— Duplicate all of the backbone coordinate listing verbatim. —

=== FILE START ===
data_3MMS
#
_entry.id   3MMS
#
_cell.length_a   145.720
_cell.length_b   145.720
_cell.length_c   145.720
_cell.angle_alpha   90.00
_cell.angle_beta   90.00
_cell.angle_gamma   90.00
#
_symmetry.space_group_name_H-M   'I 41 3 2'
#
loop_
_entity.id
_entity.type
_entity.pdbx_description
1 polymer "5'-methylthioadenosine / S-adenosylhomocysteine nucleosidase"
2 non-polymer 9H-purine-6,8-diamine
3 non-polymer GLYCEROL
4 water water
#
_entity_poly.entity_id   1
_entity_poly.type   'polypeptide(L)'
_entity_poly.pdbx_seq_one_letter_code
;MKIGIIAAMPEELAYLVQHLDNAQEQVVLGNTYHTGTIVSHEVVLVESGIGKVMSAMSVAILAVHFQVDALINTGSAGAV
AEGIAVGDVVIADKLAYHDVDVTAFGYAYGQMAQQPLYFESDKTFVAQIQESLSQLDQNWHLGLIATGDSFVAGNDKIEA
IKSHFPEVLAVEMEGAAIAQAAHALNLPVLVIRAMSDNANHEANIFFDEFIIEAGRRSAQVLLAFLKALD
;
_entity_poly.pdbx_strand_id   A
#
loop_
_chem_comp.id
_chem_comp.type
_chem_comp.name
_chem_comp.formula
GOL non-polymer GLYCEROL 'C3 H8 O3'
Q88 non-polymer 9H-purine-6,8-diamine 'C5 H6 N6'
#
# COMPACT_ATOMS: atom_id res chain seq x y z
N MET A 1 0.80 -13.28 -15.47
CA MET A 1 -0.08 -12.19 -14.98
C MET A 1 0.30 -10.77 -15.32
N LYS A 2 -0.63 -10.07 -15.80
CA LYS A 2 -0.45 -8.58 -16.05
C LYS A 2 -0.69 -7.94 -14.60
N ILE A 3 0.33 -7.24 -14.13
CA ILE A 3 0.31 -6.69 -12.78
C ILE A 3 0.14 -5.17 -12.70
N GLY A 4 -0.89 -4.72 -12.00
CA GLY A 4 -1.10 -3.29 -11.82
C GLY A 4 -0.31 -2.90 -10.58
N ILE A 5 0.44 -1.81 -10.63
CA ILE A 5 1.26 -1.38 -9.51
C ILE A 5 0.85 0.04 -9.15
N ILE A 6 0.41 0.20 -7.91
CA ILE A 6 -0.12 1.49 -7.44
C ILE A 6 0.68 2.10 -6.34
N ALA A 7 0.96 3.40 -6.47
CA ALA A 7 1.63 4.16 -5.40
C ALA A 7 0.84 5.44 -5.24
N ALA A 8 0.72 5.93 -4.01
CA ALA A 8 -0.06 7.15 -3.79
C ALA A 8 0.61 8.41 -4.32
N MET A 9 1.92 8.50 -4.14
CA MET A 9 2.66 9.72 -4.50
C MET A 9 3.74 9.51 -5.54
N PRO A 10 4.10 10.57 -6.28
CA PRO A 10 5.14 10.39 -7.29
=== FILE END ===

data_3MMS
#
_entry.id   3MMS
#
_cell.length_a   145.720
_cell.length_b   145.720
_cell.length_c   145.720
_cell.angle_alpha   90.00
_cell.angle_beta   90.00
_cell.angle_gamma   90.00
#
_symmetry.space_group_name_H-M   'I 41 3 2'
#
loop_
_entity.id
_entity.type
_entity.pdbx_description
1 polymer "5'-methylthioadenosine / S-adenosylhomocysteine nucleosidase"
2 non-polymer 9H-purine-6,8-diamine
3 non-polymer GLYCEROL
4 water water
#
_entity_poly.entity_id   1
_entity_poly.type   'polypeptide(L)'
_entity_poly.pdbx_seq_one_letter_code
;MKIGIIAAMPEELAYLVQHLDNAQEQVVLGNTYHTGTIVSHEVVLVESGIGKVMSAMSVAILAVHFQVDALINTGSAGAV
AEGIAVGDVVIADKLAYHDVDVTAFGYAYGQMAQQPLYFESDKTFVAQIQESLSQLDQNWHLGLIATGDSFVAGNDKIEA
IKSHFPEVLAVEMEGAAIAQAAHALNLPVLVIRAMSDNANHEANIFFDEFIIEAGRRSAQVLLAFLKALD
;
_entity_poly.pdbx_strand_id   A
#
loop_
_chem_comp.id
_chem_comp.type
_chem_comp.name
_chem_comp.formula
GOL non-polymer GLYCEROL 'C3 H8 O3'
Q88 non-polymer 9H-purine-6,8-diamine 'C5 H6 N6'
#
# COMPACT_ATOMS: atom_id res chain seq x y z
N MET A 1 0.80 -13.28 -15.47
CA MET A 1 -0.08 -12.19 -14.98
C MET A 1 0.30 -10.77 -15.32
N LYS A 2 -0.63 -10.07 -15.80
CA LYS A 2 -0.45 -8.58 -16.05
C LYS A 2 -0.69 -7.94 -14.60
N ILE A 3 0.33 -7.24 -14.13
CA ILE A 3 0.31 -6.69 -12.78
C ILE A 3 0.14 -5.17 -12.70
N GLY A 4 -0.89 -4.72 -12.00
CA GLY A 4 -1.10 -3.29 -11.82
C GLY A 4 -0.31 -2.90 -10.58
N ILE A 5 0.44 -1.81 -10.63
CA ILE A 5 1.26 -1.38 -9.51
C ILE A 5 0.85 0.04 -9.15
N ILE A 6 0.41 0.20 -7.91
CA ILE A 6 -0.12 1.49 -7.44
C ILE A 6 0.68 2.10 -6.34
N ALA A 7 0.96 3.40 -6.47
CA ALA A 7 1.63 4.16 -5.40
C ALA A 7 0.84 5.44 -5.24
N ALA A 8 0.72 5.93 -4.01
CA ALA A 8 -0.06 7.15 -3.79
C ALA A 8 0.61 8.41 -4.32
N MET A 9 1.92 8.50 -4.14
CA MET A 9 2.66 9.72 -4.50
C MET A 9 3.74 9.51 -5.54
N PRO A 10 4.10 10.57 -6.28
CA PRO A 10 5.14 10.39 -7.29